Review: Arcteryx R320A (2012)
- ‘warp’ technology
- sport/trad performance
- sleek & comfortable
- 11.4 ounces
If you don't mind paying a little extra, take a close look at Arcteryx's innovative and now-updated 'Warp' Technology R320A climbing harness.
The original R320 collected a gaggle of awards, including Popular Science Magazine's 'Best of What's New 2007', for its innovative 'Warp Strength' design, which spreads the harness fabric's longitudinal fibers (removing the vertical ones altogether) and holds them in place with 11 layers of glue. What that means in practice is that the R320's straps feel more like struts than cords, creating a firm, flat platform to bear your weight rather than biting into your flesh.
The 320A expands on this design by adding a tad more width to the load-bearing straps, creating even more surface area to distribute weight for even better in-the-field comfort. If you want an ultralight harness (11.4 ounces, men's small, measured) that's still suitable for extended rappels or otherwise hanging around, the R320 is really without peers.
To truly appreciate the R320A, it's best to buckle in to one and try hanging in it. The R320A is not just acceptable here—it outshines many heavily padded sport climbing harness. Best of all, the R320A has a remarkably slim profile. It is not bulky, intrusive, or likely to snag. Wearing this sleek, light design, you may not even notice it's there. Climbers who frequent off-width cracks and chimneys will rave about it.
Despite its low weight, the R320's feature set is not Spartan. You get four asymmetrical, reversible gear loops (to hang gear in the direction you prefer). There is a haul loop on the back, and a welcome belay loop on the front, which has been reinforced in the updated 'A' version to add strength. Leg loops are "warped" for comfort. While adjustible, note that these do not have quick release buckles, which remains a potential issue for winter mountaineers.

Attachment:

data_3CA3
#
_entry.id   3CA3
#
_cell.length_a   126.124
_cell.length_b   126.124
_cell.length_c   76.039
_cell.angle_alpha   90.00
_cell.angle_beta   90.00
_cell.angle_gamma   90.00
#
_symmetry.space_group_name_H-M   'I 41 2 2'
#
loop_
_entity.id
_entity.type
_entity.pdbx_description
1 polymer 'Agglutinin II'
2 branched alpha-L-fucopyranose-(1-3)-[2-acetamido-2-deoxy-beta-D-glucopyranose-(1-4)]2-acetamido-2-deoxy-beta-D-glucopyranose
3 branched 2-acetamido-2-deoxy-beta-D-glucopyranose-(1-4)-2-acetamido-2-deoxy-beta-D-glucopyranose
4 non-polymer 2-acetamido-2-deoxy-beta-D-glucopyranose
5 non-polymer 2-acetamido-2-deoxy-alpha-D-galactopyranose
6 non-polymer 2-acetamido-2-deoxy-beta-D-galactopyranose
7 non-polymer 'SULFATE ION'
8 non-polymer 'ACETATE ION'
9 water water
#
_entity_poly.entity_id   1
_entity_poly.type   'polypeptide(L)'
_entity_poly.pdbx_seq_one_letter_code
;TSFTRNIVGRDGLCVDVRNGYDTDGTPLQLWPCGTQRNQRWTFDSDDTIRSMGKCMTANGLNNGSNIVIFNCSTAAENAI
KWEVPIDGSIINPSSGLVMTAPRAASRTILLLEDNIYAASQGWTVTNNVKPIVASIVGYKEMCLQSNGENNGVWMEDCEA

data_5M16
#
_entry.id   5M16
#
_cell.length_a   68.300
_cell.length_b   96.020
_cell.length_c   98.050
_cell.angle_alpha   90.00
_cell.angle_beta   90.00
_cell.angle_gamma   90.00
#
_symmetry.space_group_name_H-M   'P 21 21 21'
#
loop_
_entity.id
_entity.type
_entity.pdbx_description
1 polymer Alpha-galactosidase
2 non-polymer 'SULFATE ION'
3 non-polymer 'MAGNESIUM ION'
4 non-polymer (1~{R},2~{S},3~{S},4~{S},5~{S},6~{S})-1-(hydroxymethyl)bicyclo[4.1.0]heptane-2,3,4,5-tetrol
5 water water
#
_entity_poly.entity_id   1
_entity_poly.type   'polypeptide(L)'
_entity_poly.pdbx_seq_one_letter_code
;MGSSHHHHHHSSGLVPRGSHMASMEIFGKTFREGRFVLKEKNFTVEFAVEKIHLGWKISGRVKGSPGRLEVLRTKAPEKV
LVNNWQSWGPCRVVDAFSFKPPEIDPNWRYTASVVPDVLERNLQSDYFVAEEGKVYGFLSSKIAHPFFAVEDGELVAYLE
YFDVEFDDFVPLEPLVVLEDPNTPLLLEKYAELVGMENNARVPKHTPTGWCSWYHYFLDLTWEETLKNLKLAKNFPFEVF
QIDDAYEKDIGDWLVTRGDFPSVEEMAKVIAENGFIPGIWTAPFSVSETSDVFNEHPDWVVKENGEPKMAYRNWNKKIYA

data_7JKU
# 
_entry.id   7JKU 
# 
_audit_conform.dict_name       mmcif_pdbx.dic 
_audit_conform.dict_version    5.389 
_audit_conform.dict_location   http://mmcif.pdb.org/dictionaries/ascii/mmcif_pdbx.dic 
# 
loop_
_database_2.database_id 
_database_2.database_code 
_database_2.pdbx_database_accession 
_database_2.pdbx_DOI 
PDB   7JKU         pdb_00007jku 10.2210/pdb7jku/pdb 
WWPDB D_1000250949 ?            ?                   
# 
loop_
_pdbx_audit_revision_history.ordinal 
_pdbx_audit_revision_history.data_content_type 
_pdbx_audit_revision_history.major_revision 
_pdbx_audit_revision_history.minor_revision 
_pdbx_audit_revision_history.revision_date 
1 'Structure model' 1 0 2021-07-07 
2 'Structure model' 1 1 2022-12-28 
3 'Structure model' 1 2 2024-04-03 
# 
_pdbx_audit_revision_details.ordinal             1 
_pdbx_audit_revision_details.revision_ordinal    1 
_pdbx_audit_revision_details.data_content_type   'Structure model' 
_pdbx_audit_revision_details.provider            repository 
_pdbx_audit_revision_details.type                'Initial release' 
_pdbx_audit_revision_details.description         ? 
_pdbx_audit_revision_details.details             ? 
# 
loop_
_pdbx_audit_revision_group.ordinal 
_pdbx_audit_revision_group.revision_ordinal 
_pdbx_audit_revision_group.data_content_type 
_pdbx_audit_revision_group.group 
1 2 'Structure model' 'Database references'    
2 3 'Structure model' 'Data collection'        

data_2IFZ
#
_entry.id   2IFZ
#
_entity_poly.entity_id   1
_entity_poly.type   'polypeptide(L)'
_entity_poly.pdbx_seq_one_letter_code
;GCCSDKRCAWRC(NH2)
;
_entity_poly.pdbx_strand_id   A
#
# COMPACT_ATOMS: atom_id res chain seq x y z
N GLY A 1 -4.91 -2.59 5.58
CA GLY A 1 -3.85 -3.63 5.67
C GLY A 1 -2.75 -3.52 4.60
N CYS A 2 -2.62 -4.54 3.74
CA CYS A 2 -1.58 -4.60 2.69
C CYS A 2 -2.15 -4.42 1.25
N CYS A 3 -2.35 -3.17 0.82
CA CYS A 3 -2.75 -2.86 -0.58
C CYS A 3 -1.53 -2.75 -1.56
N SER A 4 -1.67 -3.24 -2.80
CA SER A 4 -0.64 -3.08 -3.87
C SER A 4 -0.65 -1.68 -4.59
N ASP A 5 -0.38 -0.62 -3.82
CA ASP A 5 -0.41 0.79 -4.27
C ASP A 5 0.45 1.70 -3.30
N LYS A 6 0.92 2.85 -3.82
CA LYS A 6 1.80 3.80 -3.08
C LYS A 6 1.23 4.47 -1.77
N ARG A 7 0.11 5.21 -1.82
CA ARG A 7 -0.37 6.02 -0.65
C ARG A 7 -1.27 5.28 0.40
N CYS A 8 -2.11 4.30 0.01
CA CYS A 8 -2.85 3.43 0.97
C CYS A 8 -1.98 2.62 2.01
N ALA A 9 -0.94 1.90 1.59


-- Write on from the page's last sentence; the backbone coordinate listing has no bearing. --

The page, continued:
On the comfort front, be aware that the 'Warp' concept results in flatter, stiffer support straps with relatively hard edges. While there is no question this makes the harness comfortable for supporting your weight, if you climb in hot weather or otherwise aren't wearing a lot of clothing between yourself and the harness straps, the harness fabric does not breathe at all, and the waist belt's edges can start to bite into bare skin.
The R320A has a self-locking buckle, to eliminate the dire possibility of forgetting to double-back the loop. A discretely-placed loop keeps the waist strap's loose end stowed nice and tidy while you're climbing. Given how thin the harness is, you may have questions about durability. Arcteryx has used high-end Schoeller™ Dynamic fabric to cover potential wear zones, adding considerable protection against abrasion damage. Additionally, orange wear indicators are sewn-in throughout to let you know when it's time to retire the harness. Recommended!
- Arc'teryx R280 Rock Climbing$104.26 at Backcountry.com
- Crux Climbing Harness$44.95 at CampSaver
- Arcteryx R320a Harness$118.99 at Moosejaw
- Black Diamond Flight Climbing$69.95 at OMCgear
- Black Diamond Momentum Speed Adjust$54.95 at Tahoe Mountain Sports
- Arcteryx R320a Harness - Womens$159.95 at US Outdoor